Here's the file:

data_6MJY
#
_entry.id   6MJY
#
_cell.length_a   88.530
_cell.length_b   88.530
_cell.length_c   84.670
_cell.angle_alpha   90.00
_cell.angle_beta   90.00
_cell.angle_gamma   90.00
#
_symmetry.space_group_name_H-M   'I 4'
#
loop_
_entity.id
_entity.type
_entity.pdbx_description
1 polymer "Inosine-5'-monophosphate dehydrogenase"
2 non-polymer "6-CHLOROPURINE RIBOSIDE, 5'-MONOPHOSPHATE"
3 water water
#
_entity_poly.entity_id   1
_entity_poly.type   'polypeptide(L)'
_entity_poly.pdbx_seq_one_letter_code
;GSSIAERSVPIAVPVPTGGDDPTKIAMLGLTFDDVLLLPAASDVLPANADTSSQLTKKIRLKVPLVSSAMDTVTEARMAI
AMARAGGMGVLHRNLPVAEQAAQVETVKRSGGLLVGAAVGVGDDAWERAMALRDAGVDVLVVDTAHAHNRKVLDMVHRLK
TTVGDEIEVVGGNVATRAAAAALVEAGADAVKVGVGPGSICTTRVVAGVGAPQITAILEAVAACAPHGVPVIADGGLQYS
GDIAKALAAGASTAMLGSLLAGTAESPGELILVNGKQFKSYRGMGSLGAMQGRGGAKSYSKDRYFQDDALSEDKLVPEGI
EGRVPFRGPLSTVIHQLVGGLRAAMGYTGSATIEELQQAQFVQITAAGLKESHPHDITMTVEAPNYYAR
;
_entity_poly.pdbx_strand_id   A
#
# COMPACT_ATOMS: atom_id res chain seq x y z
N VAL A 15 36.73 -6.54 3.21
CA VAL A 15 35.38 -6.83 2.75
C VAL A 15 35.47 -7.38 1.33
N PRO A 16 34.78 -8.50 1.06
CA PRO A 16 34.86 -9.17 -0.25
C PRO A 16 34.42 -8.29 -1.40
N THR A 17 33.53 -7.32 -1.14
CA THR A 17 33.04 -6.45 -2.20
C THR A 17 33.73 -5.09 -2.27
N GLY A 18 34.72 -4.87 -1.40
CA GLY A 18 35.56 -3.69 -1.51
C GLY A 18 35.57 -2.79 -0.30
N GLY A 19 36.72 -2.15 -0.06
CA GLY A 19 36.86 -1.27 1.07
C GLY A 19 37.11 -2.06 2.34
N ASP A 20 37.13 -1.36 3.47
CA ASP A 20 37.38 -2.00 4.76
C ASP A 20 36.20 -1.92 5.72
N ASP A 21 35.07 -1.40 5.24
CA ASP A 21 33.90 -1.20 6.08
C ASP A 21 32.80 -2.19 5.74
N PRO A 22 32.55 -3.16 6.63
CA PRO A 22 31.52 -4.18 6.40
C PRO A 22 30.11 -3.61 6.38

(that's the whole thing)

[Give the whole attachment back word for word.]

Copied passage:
data_6MJY
#
_entry.id   6MJY
#
_cell.length_a   88.530
_cell.length_b   88.530
_cell.length_c   84.670
_cell.angle_alpha   90.00
_cell.angle_beta   90.00
_cell.angle_gamma   90.00
#
_symmetry.space_group_name_H-M   'I 4'
#
loop_
_entity.id
_entity.type
_entity.pdbx_description
1 polymer "Inosine-5'-monophosphate dehydrogenase"
2 non-polymer "6-CHLOROPURINE RIBOSIDE, 5'-MONOPHOSPHATE"
3 water water
#
_entity_poly.entity_id   1
_entity_poly.type   'polypeptide(L)'
_entity_poly.pdbx_seq_one_letter_code
;GSSIAERSVPIAVPVPTGGDDPTKIAMLGLTFDDVLLLPAASDVLPANADTSSQLTKKIRLKVPLVSSAMDTVTEARMAI
AMARAGGMGVLHRNLPVAEQAAQVETVKRSGGLLVGAAVGVGDDAWERAMALRDAGVDVLVVDTAHAHNRKVLDMVHRLK
TTVGDEIEVVGGNVATRAAAAALVEAGADAVKVGVGPGSICTTRVVAGVGAPQITAILEAVAACAPHGVPVIADGGLQYS
GDIAKALAAGASTAMLGSLLAGTAESPGELILVNGKQFKSYRGMGSLGAMQGRGGAKSYSKDRYFQDDALSEDKLVPEGI
EGRVPFRGPLSTVIHQLVGGLRAAMGYTGSATIEELQQAQFVQITAAGLKESHPHDITMTVEAPNYYAR
;
_entity_poly.pdbx_strand_id   A
#
# COMPACT_ATOMS: atom_id res chain seq x y z
N VAL A 15 36.73 -6.54 3.21
CA VAL A 15 35.38 -6.83 2.75
C VAL A 15 35.47 -7.38 1.33
N PRO A 16 34.78 -8.50 1.06
CA PRO A 16 34.86 -9.17 -0.25
C PRO A 16 34.42 -8.29 -1.40
N THR A 17 33.53 -7.32 -1.14
CA THR A 17 33.04 -6.45 -2.20
C THR A 17 33.73 -5.09 -2.27
N GLY A 18 34.72 -4.87 -1.40
CA GLY A 18 35.56 -3.69 -1.51
C GLY A 18 35.57 -2.79 -0.30
N GLY A 19 36.72 -2.15 -0.06
CA GLY A 19 36.86 -1.27 1.07
C GLY A 19 37.11 -2.06 2.34
N ASP A 20 37.13 -1.36 3.47
CA ASP A 20 37.38 -2.00 4.76
C ASP A 20 36.20 -1.92 5.72
N ASP A 21 35.07 -1.40 5.24
CA ASP A 21 33.90 -1.20 6.08
C ASP A 21 32.80 -2.19 5.74
N PRO A 22 32.55 -3.16 6.63
CA PRO A 22 31.52 -4.18 6.40
C PRO A 22 30.11 -3.61 6.38